I recall rushing from the library one morning in my early childhood to impress Sister Rosanna with what I had learned.

“Did you know,” I whispered, “that it takes six facial muscles to make a frown?”

She paused. “How many to smile?” she asked.

I had to run back down to the library to check again and report back to her that a smile required at least 10.

She smiled, took a breath, and said, “That was exhausting.”

J.P. Devine in his younger years. Photo courtesy of J.P. Devine

A true story. I remember every word that beautiful nun taught me, even today when faced with negative numbers from all sides, and it’s hard to find a smile behind the masks.

Yesterday, I stood in Waterville’s Walgreens pharmacy, next to two Albion folks waiting, as I was, to get their booster shot. Both wore masks, but their eyes smiled.

A smile has many faces, not all happy ones.

When Eve took the first bite of the snake’s apple, we saw one.

Adam was stunned, as he watched the apple juice drip down Eve’s chin.

“What is that?”

“It’s called apple; it’s really good,” she said with a big smile, as she offered it to him.

“The snake told me it’s organic. Wanna bite?”

“Couldn’t hurt.”

That’s on page 8 in the Bible, under famous last words.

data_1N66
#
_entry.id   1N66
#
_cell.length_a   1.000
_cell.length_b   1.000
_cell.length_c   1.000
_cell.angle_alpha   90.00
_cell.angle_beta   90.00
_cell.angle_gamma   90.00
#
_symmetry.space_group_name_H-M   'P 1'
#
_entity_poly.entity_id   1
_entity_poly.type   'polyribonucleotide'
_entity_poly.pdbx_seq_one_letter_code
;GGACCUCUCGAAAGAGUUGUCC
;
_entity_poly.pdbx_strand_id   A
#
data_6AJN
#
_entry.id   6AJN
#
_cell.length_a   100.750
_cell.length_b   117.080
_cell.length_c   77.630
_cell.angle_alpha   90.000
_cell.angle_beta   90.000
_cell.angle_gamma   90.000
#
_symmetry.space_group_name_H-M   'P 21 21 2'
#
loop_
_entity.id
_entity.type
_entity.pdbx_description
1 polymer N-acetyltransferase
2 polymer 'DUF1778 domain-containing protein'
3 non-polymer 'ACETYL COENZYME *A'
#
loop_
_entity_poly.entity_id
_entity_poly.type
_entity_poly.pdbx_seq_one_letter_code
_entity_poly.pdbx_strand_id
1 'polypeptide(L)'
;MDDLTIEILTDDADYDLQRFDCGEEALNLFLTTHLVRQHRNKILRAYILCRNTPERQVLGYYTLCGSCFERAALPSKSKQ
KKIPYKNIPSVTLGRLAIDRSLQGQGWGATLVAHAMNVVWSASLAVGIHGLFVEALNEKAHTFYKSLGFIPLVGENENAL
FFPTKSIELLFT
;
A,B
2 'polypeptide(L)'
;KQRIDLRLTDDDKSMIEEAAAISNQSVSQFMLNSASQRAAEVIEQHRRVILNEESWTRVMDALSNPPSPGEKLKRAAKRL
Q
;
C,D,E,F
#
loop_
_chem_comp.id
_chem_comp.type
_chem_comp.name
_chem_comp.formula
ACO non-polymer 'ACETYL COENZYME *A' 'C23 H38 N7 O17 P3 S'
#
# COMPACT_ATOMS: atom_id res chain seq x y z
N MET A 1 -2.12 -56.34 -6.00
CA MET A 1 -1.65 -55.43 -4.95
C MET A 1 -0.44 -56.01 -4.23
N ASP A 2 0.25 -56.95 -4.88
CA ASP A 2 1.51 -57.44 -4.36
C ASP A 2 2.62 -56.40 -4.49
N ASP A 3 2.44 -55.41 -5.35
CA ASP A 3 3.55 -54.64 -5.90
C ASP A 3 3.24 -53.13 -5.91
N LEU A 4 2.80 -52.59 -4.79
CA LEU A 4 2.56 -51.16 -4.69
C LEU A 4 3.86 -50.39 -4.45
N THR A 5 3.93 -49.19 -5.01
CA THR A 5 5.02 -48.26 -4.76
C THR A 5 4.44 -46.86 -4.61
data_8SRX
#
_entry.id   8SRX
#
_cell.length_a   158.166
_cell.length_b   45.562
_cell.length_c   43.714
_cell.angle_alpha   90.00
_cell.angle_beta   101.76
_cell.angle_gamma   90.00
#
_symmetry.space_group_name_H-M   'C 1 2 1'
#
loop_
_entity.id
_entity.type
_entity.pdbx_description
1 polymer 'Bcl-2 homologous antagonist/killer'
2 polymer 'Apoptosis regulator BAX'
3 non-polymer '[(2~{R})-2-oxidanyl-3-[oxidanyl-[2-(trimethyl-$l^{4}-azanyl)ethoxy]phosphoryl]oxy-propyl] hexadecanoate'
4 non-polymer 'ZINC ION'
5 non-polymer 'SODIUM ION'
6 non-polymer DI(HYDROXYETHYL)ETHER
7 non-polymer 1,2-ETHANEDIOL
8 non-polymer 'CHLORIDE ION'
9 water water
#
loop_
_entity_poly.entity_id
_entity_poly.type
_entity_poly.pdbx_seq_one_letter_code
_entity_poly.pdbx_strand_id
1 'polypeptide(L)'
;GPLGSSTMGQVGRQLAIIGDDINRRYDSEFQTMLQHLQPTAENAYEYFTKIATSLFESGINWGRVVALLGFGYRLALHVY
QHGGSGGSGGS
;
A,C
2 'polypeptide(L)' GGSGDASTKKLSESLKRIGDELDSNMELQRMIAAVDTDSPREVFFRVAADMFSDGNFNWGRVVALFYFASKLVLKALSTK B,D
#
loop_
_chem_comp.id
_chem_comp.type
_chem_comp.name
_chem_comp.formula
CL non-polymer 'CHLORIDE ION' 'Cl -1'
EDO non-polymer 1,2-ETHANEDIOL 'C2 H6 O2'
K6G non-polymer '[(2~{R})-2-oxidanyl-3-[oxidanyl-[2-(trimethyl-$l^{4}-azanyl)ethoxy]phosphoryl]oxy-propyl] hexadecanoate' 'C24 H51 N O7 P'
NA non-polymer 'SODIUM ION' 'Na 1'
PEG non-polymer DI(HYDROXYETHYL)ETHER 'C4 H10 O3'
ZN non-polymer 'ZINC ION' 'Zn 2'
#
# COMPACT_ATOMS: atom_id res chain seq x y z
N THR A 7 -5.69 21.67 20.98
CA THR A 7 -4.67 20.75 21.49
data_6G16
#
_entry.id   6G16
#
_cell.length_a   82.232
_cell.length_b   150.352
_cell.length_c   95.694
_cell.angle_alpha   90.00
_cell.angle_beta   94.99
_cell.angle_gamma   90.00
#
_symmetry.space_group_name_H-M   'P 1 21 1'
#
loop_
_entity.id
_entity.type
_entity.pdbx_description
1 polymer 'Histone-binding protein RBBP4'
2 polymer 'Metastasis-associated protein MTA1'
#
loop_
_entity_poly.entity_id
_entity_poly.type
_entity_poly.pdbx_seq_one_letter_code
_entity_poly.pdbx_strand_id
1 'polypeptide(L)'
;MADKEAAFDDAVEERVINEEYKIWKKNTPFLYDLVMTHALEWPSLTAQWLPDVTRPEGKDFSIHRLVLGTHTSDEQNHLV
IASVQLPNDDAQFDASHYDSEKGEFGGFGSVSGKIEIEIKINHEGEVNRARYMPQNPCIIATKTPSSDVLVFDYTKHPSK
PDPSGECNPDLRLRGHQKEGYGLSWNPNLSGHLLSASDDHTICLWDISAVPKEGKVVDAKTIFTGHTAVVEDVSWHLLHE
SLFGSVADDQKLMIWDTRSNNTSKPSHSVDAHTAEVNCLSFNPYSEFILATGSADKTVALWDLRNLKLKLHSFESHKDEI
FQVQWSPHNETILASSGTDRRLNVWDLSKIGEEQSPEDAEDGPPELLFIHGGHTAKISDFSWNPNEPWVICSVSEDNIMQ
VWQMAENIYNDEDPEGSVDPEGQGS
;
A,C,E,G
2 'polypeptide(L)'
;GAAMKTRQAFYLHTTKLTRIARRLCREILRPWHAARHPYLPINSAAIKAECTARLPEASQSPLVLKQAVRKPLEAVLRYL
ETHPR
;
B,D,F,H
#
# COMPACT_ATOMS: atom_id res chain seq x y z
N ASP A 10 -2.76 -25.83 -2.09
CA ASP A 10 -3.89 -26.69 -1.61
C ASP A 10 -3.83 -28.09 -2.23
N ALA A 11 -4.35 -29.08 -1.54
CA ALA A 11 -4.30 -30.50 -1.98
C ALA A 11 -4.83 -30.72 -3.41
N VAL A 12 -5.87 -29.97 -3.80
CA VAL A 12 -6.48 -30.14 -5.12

Now didn’t that make you smile?

We’ve been told that smiling alone activates feel-good chemicals in our brains.

“Smiling and laughing boost serotonin and endorphins in our brains,” they say, “and also reduces the stress hormone, cortisol.”

I can hear the Rolling Stones’ Keith Richards now.

“Cortisol? No kidding? Is that what it was? Gimme some.”

The ’60s was the Technicolor decade of smiles. That was when Harvey Ball, in 1963, created the yellow smiley icon that became a button, and then an emoji.

It was different here in Maine than where I was, deep in the business of “show.”

From Woodstock to Sunset Strip, from San Francisco to Portland, Maine, America’s youth all smiled through the “Summer of Love.” I smiled all the time. I was working.

The Mamas & the Papas smiled, The Beatles, The Stones, Pink Floyd and The Byrds smiled their way to fame, even on the way down.

I’m here today in Walgreen’s trying to keep “social distance” from a growing line of grim faces around me.

It’s Sunday morning, but this is a new kind of communion.

Smiles? I can’t be sure about the ones wearing masks.

They could be smiling, or biting their lips.

Ten muscles. Use ’em or lose ’em.

J.P. Devine is a Waterville writer. 

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